NEW PORT RICHEY — The strange phone calls returned last week, this time to senior citizens living at Magnolia Valley Estates.
The caller's message? The spring-fed pond behind eight homes is under new ownership. And the abutting residents now will have to pay to use that water to sprinkle their lawns. And the new owner is thinking about floating three houseboats on the pond.
Guess who is back.
The 818-239-2215 Land Trust on July 17 purchased Lake Jones, a 1 acre pond in Magnolia Valley. According to county land records, the trust, which has a Largo lawyer and claims to be California-based, paid $100 to a Hudson couple, Maurice and Billie Baeckeroot, who had owned it since 1982.
The secretive trust is well-known in Pasco County after it bought tax deeds to three properties this year then asked residents to pay them inflated prices or risk unappealing prospects, including turning a Zephyrhills road into a drag strip and an Aloha Gardens property into a homeless encampment.
But the handful of Magnolia Valley residents who have received the calls — this time from a female representative — say they are wise to the game.
"I said, 'Lady, don't push me,' " said Roger Bogers, 71, president of the Magnolia Valley Homeowners Association.
"I told her, 'You think we're old people you can run over?' " said resident Robert Gage, 80. " 'You're not going to do that.' "
Indeed, there doesn't seem to be a whole lot the trust can do with its latest investment. Magnolia Valley residents say they have no plans to pay the trust any money, and Bogers said he was even considering sending the trust a bill for nearly $500. Neighbors recently pooled their money to have the scum removed from the pond.
The Pasco County Attorney's Office thinks that a number of factors — including deed restrictions, county ordinances and a recorded plat dedicating the use of the lake to the public — will limit the trust's activities, said assistant county attorney Nicki Spirtos.
"We anticipate that, in the end, the current owner won't be able to change much of anything," said Spirtos.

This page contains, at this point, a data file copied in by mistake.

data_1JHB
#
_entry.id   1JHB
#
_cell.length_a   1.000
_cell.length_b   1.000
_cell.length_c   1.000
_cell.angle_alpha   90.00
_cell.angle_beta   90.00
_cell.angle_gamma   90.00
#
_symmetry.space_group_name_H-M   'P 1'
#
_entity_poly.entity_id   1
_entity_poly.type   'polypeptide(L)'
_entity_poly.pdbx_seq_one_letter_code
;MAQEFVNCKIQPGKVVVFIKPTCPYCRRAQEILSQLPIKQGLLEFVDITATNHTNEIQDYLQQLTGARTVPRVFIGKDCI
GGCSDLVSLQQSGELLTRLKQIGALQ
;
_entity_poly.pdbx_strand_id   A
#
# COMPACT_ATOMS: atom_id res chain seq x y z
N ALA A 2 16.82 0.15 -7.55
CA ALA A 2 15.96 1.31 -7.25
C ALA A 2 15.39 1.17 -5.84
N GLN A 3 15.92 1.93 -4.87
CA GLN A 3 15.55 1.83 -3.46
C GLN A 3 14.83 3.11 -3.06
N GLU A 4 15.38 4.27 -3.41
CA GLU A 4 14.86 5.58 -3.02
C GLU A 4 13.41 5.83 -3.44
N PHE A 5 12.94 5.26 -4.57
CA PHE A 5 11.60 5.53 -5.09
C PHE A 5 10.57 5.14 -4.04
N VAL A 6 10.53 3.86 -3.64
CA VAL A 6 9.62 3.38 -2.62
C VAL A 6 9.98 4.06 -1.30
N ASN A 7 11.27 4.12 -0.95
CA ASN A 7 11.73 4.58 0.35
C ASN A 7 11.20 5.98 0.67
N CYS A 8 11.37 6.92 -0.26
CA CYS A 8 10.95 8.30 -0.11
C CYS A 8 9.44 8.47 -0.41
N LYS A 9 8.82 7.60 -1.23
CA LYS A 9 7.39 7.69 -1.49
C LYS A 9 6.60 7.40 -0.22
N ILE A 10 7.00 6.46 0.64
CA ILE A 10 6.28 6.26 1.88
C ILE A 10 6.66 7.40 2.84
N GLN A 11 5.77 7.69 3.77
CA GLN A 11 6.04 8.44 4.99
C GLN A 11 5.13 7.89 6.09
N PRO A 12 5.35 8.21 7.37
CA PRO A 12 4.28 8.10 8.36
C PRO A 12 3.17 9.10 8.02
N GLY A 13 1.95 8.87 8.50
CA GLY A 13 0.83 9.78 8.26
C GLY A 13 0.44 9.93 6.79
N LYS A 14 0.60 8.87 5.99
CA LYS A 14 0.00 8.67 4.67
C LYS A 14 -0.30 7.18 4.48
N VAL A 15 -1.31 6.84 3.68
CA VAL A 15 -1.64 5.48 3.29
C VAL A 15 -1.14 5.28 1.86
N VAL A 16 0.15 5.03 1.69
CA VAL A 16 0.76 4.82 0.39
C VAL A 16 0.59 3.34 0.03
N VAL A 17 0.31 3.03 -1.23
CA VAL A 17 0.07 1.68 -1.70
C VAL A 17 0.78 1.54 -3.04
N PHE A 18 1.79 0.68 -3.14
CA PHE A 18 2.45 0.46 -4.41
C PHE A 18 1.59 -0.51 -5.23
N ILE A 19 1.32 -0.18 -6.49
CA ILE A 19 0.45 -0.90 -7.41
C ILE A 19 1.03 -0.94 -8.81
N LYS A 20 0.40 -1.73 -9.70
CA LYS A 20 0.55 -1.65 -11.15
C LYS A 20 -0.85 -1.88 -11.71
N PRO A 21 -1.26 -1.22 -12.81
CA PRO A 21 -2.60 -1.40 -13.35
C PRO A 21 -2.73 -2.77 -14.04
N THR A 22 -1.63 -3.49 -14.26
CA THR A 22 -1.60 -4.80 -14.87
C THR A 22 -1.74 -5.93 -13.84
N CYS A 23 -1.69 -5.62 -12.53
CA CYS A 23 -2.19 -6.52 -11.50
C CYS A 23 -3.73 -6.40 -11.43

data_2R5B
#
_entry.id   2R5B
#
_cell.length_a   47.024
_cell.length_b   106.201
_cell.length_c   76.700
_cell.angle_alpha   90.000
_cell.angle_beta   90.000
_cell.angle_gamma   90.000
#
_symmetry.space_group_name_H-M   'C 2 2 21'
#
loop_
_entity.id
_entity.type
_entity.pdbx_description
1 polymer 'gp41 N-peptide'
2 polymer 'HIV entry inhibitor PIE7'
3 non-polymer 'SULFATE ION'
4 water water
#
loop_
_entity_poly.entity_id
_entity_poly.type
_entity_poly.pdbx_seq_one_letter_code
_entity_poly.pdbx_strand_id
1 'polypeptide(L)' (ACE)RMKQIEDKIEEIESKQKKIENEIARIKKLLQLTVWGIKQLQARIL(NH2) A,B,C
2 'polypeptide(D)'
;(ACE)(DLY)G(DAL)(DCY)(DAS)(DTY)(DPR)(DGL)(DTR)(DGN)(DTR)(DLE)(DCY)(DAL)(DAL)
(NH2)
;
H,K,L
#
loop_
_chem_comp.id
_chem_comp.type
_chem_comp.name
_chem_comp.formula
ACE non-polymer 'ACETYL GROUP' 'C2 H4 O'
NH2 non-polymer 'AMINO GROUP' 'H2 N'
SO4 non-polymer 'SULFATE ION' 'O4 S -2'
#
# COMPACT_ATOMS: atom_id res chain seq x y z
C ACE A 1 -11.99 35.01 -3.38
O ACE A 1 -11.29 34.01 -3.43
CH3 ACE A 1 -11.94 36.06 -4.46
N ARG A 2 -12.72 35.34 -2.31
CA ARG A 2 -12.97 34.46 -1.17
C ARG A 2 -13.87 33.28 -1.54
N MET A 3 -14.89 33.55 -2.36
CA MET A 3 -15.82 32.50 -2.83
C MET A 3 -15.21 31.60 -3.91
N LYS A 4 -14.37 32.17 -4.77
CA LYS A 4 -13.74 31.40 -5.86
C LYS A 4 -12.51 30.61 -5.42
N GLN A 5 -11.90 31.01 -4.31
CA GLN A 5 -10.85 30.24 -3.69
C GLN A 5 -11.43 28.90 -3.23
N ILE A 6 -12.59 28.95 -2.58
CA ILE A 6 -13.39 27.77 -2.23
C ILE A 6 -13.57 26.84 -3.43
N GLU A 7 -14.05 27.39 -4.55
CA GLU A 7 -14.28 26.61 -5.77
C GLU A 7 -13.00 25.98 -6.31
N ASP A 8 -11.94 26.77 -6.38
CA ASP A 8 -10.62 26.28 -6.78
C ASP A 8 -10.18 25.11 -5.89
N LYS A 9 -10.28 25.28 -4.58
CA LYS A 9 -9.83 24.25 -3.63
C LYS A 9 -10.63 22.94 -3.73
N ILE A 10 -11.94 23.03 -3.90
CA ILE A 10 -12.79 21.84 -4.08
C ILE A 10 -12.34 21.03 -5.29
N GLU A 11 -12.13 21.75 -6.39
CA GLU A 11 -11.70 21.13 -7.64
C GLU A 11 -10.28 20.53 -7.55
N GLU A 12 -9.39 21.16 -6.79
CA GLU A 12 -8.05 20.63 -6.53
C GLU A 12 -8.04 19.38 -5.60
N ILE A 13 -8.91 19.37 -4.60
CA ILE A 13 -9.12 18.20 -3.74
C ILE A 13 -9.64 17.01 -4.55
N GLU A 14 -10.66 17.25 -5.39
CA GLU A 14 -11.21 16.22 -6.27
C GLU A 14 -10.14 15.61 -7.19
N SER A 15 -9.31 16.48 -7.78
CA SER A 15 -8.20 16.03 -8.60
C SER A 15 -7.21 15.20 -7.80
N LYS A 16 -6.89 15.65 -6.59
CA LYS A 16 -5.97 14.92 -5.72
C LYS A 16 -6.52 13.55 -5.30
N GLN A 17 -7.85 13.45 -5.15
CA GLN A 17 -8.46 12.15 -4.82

And what the land trust actually bought is a deed to the pond bottom and some surrounding land, not the water itself.
In Florida, people don't privately own water "unless they captured it," said University of Florida law professor Richard Hamann. The trust can't charge people for using the water, he said, though it could, in theory, limit people's access to it if it owns enough shoreline.
Speaking, as usual, through an operator, the 818 trust representative on Wednesday declined to say how the trust found the pond.
As recently as July 23, county stormwater officials were speaking with Billie Baeckeroot about drainage problems at the pond, according to county spokesman Eric Keaton. People had complained that it smelled and was ugly.
The county sent Baeckeroot a letter on July 17 requesting that she maintain the pond, but officials have no regulatory authority to enforce the request, Keaton said.
The Baeckeroots paid $750 for the property at a tax deed sale in 1982, records show. Assessed at $33, the pond last year carried at tax bill of 45 cents.
Billie Baeckeroot has denied to the Pasco Times on two occasions any knowledge of selling the property but refuses to elaborate.
"I don't know anything about it!" she snapped Wednesday before hanging up on a reporter.
The couple's signatures appear on the quit claim deed. The trust's lawyer, Joseph Perlman of Largo, signed the deed on the trust's behalf.
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Despite the phone calls and an angry e-mail to a Realtor trying to sell a home in the neighborhood, there are also signs that the trust may tamp down its efforts in Magnolia Valley.
Late Tuesday, Bogers said he got a call from the female trust representative.
"She was so nice, oh my goodness," said Bogers. "She said 'Tell your neighbors we won't be getting in touch with them.' "
Never mind to the water charges and to the houseboats, she told him.
"I was kind of flabbergasted," he said. He thinks the trust realized the pond was more trouble than it was worth.
The trust representative told the Pasco Times on Wednesday that it had reached an amicable agreement with an "unnamed" resident.
"We agreed to let them (the neighbors) continue to use the pond and property as they have been for the foreseeable future," the representative said.
Jodie Tillman can be reached at firstname.lastname@example.org or (727) 869-6247.